Congressman Tom Lantos died yesterday morning at the age of 80. A Hungarian survivor of the Nazi death camps who immigrated to the United States as a teenager, there was perhaps no other member of Congress who better understood the promise and potential of America. Lantos lost most of his family during the Holocaust, and unlike the vast majority of his colleagues, he experienced genocidal totalitarianism–and the consequences of appeasing it–first hand.
As such, Lantos was the most vociferous advocate on behalf of international human rights in the House of Representatives, spending much time and effort drawing the body’s attention to crises around the world from Burma to Darfur. While Lantos was a fervent critic of the Bush administration’s handling of the post-invasion reconstruction of Iraq, he never apologized for his decision to vote in favor of the United States overthrowing a murderous dictator. He was also a strong supporter of Israel during his near three-decade tenure in Congress.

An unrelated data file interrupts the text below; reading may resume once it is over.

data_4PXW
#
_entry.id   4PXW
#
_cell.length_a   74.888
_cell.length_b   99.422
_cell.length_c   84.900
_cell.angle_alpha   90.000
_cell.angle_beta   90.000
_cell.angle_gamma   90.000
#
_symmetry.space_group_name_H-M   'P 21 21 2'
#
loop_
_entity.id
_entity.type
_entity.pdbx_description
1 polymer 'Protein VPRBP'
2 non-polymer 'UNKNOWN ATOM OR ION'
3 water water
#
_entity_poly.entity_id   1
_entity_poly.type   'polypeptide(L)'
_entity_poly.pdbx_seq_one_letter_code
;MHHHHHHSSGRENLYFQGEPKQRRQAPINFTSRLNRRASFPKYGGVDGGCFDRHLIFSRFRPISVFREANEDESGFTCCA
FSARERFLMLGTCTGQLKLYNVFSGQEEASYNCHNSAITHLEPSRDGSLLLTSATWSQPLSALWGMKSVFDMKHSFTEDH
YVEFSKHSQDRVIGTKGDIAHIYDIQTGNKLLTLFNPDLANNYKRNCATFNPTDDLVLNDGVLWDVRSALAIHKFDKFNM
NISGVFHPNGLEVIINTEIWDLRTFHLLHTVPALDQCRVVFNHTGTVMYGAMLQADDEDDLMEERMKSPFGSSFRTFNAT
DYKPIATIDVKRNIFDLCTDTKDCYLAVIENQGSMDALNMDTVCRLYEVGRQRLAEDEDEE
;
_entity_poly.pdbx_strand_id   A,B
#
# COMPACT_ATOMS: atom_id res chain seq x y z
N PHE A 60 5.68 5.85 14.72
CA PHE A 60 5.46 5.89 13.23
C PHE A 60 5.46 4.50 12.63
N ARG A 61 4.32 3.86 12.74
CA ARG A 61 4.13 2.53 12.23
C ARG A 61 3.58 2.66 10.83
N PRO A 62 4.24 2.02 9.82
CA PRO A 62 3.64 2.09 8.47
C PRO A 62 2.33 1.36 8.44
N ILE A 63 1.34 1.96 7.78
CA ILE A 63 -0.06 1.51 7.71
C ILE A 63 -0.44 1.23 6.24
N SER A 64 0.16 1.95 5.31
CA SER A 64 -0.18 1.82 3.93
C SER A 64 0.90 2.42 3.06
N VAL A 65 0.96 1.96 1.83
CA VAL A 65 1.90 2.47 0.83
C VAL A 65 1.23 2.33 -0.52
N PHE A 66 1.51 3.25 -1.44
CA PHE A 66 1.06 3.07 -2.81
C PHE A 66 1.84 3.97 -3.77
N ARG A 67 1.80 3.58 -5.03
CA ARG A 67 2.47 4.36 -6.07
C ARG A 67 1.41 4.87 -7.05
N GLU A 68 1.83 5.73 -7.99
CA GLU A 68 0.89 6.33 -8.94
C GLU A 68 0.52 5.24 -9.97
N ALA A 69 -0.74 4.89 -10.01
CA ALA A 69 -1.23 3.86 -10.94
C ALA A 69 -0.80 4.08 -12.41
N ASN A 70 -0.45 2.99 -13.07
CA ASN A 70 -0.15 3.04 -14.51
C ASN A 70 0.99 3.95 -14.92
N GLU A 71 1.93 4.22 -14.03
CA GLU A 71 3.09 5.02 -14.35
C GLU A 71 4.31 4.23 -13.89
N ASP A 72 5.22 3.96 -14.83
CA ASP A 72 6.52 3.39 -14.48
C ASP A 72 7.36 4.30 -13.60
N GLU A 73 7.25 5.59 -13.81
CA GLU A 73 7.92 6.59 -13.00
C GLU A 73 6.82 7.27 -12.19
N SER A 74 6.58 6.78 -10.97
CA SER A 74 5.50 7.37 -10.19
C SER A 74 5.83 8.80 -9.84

This report in the San Francisco Chronicle covers some of Lantos’s many achievements in the House.
Upon announcing his retirement from Congress last year, Lantos issued a statement which read, in part:
It is only in the United States that a penniless survivor of the Holocaust … could have received an education, raised a family and had the privilege of serving the last three decades of his life as a member of Congress. I will never be able to express fully my profoundly felt gratitude to this great country.
Few people in public life better embodied, or conveyed, the American immigrant experience than Tom Lantos. This country–and the world–is a lesser place without him.